|Farmers harvesting rice in Hoa Lư District, northern Ninh Bình Province. Land accumulation is expected to accelerate high-tech agriculture. — VNA/VNS Photo Minh Đức|
Across Việt Nam, there are 76 million small and scattered farming land lots. Their spread out and small nature slow the application of technology, stop companies from investing in agriculture and hinder the establishment of concentrated production areas. Việt Nam News reporter Khoa Thư talks to Vũ Trọng Khải, former director of the Central Agricultural Cooperative Management School II, on how land policies should be changed to help agriculture thrive.
Land accumulation was expected to improve Việt Nam’s agriculture in terms of size and productivity, but it has not had the desired impact due to inadequacies of policies involving agricultural land. How would you promote land accumulation?
Land accumulation is essential to develop high-tech and organic agriculture following good agricultural practices (GAP), Việt Nam’s GAP or global GAP.
To achieve the goal, we need to address three issues, including making agricultural land available for long-term rental, training a professional workforce for domestic agriculture and reforming land legislation.
First, farmers can only lease or sell their land once they earn better and more sustainable livelihoods. Most rural people working in industrial zones are in precarious conditions. At age 35 to 40, they are likely to lose their jobs and be forced to come back to the countryside. Therefore, land lots are still considered as savings.
Secondly, without professionally trained farmers, there will be no demand for land accumulation to create large-scale farms which apply the latest innovations.
From north to south, there are several universities of agriculture yet no school trains farmers. The most competitive majors are plant protection and veterinary.
It is important to have the standardisation of terms and theoretical frameworks to evaluate policies and devise development plans based on the market-driven economy.
In the context of global integration, Việt Nam might lose out if we do not have skilled farmers and enterprises who lead supply chains, set up standards based on the market’s demands and guide farmers via agricultural extension services.
The Government should offer favourable policies for enterprises which invest in agriculture. It is not necessary to allocate the State budget but to reduce taxes for companies which use high technologies to monitor product quality from farm to table to encourage their participation.
The National Assembly has allowed switching some areas of rice farming land to grow other crops. The policy, however, has not attracted much attention from farmers. Why is this?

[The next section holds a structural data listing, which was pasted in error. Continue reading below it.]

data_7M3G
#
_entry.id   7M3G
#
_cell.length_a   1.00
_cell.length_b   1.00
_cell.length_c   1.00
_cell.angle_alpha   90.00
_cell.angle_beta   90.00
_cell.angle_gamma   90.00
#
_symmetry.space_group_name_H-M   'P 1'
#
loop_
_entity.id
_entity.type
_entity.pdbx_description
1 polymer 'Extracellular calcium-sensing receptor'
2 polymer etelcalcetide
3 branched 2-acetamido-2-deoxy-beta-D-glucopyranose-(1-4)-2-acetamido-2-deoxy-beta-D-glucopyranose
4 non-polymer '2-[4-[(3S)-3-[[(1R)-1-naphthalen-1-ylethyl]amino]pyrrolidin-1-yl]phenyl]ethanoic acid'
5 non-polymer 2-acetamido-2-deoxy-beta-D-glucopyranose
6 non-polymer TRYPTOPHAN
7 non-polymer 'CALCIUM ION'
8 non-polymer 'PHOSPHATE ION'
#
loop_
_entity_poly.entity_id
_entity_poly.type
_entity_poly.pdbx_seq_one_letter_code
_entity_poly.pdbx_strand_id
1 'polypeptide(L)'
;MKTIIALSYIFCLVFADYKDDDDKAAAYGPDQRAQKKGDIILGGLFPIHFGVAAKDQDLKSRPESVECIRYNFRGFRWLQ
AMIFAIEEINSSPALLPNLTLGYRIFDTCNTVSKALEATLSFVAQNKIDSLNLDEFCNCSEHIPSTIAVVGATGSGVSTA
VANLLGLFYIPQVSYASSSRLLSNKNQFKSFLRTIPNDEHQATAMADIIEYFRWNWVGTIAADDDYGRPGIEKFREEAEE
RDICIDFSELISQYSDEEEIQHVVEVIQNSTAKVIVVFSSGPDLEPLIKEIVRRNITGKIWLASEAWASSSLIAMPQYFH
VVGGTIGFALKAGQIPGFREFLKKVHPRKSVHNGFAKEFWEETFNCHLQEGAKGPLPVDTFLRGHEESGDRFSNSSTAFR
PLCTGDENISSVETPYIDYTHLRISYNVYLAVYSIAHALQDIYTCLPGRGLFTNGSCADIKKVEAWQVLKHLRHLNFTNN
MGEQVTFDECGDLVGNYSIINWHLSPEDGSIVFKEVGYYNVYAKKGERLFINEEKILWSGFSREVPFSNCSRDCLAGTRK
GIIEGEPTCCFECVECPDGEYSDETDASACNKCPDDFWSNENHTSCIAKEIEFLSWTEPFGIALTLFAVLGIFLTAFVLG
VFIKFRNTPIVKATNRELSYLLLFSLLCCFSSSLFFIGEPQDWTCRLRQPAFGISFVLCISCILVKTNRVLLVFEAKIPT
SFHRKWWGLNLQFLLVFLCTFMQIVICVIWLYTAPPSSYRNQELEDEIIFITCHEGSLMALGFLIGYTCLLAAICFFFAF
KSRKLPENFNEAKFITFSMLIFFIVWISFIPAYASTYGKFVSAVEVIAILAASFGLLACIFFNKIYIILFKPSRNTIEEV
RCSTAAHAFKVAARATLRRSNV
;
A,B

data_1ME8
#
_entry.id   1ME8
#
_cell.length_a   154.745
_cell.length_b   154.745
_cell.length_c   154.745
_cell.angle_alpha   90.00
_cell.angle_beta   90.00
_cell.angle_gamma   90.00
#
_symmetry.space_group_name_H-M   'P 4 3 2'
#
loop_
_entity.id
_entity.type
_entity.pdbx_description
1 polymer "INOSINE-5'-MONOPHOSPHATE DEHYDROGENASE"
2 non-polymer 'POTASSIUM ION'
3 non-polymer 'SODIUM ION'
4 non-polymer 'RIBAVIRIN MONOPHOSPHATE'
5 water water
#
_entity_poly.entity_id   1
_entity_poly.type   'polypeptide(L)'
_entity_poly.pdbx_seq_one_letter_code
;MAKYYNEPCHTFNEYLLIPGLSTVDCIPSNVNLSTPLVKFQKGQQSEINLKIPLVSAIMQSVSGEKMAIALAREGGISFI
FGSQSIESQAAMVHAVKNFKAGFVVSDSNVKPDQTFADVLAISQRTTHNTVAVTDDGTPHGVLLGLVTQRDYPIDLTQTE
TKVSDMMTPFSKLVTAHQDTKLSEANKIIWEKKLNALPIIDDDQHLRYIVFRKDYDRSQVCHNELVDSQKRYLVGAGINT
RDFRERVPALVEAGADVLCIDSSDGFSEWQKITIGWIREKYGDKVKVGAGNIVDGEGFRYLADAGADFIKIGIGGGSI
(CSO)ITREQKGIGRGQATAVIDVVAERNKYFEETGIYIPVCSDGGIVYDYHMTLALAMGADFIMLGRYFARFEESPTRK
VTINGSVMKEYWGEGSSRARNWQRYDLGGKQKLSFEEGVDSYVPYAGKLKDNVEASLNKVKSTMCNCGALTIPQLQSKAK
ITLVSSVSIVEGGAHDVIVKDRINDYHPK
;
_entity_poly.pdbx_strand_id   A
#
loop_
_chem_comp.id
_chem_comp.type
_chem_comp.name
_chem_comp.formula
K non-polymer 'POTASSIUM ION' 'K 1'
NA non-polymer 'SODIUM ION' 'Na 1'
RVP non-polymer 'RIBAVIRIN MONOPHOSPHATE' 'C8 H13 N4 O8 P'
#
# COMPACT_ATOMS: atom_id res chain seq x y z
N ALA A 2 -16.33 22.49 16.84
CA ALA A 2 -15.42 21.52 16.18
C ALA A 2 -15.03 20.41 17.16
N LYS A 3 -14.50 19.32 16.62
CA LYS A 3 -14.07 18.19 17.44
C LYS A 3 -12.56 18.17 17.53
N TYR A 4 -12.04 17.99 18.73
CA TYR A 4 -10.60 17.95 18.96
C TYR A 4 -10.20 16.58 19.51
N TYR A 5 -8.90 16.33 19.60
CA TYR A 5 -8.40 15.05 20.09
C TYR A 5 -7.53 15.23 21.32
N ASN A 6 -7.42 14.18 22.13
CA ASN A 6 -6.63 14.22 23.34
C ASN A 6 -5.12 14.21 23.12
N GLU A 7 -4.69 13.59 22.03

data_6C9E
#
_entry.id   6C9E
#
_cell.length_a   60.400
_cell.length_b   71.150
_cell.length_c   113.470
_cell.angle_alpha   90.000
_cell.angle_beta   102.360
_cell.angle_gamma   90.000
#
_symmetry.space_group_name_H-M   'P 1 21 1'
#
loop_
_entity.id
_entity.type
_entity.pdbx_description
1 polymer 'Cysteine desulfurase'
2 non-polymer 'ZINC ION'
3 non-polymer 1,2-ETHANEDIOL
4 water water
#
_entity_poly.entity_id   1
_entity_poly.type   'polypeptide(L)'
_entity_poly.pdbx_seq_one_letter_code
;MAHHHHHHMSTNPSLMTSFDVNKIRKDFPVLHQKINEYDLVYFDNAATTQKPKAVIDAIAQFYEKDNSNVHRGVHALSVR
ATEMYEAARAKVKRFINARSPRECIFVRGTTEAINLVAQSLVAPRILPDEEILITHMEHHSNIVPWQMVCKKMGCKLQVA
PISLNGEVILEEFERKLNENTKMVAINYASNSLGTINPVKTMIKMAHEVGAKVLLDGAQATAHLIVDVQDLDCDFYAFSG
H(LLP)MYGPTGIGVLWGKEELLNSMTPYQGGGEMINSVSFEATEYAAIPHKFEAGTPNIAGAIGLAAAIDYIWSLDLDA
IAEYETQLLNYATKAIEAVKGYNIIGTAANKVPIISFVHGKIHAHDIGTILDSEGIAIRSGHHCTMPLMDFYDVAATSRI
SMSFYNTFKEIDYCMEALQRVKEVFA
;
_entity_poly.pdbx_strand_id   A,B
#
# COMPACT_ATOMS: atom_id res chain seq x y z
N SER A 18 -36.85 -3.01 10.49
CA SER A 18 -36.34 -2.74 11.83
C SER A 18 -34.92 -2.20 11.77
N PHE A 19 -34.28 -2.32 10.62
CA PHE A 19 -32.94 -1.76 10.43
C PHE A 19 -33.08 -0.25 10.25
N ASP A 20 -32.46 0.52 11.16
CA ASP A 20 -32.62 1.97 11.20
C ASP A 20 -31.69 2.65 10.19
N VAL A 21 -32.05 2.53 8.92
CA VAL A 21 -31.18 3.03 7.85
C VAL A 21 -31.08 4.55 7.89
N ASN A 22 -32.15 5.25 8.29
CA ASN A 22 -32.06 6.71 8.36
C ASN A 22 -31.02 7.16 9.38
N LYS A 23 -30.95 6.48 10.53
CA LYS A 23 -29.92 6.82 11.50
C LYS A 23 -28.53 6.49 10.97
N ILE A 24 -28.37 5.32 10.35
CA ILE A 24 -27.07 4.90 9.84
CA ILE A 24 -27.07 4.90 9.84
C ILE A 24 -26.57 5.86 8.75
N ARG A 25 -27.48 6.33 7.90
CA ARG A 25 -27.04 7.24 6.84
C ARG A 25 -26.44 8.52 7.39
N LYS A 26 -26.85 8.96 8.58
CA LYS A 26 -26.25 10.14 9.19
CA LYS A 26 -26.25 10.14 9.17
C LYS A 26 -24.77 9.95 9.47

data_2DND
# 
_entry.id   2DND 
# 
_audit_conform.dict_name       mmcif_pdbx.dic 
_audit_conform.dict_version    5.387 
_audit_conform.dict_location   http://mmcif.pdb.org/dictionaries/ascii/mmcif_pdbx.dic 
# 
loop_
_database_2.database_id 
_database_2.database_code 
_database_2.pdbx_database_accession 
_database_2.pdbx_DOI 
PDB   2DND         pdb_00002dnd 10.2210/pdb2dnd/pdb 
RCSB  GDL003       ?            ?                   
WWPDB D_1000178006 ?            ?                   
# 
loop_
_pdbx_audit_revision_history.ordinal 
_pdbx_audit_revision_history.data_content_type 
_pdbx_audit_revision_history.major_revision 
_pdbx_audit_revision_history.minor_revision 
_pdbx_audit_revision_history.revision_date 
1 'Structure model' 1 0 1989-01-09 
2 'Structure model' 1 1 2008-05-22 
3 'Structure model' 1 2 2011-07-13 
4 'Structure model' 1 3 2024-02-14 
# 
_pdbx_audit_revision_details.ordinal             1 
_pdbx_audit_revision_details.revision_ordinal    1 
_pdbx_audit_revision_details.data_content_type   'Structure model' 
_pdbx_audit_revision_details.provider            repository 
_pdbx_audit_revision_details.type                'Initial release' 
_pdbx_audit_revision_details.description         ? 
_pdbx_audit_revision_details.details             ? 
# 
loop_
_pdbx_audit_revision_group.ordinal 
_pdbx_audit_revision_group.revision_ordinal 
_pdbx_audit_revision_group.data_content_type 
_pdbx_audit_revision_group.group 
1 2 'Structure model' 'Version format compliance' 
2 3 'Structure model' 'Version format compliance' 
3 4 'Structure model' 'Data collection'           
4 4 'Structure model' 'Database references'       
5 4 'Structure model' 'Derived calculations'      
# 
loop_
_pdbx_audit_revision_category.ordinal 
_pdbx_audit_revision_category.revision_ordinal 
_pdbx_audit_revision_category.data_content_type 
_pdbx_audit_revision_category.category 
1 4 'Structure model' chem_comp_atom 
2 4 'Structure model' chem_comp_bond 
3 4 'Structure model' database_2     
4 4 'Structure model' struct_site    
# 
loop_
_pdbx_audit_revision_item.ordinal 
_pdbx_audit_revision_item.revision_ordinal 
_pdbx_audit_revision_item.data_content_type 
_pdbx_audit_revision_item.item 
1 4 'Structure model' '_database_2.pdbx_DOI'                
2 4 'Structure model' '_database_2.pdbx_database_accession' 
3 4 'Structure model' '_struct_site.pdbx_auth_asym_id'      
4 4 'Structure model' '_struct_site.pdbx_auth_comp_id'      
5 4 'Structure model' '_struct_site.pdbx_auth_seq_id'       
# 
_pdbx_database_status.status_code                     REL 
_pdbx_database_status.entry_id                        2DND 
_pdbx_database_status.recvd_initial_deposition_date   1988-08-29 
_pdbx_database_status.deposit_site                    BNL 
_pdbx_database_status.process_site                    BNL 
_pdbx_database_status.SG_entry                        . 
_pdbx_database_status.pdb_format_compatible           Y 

Rice farming is hereditary. Take the rice bowl Mekong Delta for example, where farmers cannot switch from rice to fish farming overnight. They need to be trained and sign contracts with enterprises.
At present, farmers have to apply for a permit from provincial authorities’ before switching 10ha or more of rice farming land to other crops.
I think the Government should allow farmers to decide what they grow on their agricultural land lots and have authority over the switch from agricultural land to non-agricultural land.
Our current major concern is food security while the rice crop takes only 100 days so we only need reserves for three months in case of crop failure.
We would be better served to think of nutrition security instead of food security as people need to eat less rice and consume more fruits and other foods to stay healthy. There is also a need to change our mindset about rice farming and respect the values of the market economy.
The number of enterprises in agriculture is still limited. Are land policies the biggest challenge restraining companies from joining the industry?
It is weird that the Government sets a quota of agricultural land area owned by a household but not an enterprise.
Ten years ago, a farmer named Sáu Đức, in Thoại Sơn District, Mekong Delta province of An Giang had to ask his relatives to buy 70ha of agricultural land on behalf of him, exposing himself to several legal threats.
I suggested he establish a limited liability company. Now, he owns 150ha.
Enterprises lack capacity while investing in agriculture is high-risk and turnover is slow.
TH True Milk is a good example of high-tech agriculture as technology makes it easy to manage thousands of milch cows and the farm’s operations. — VNS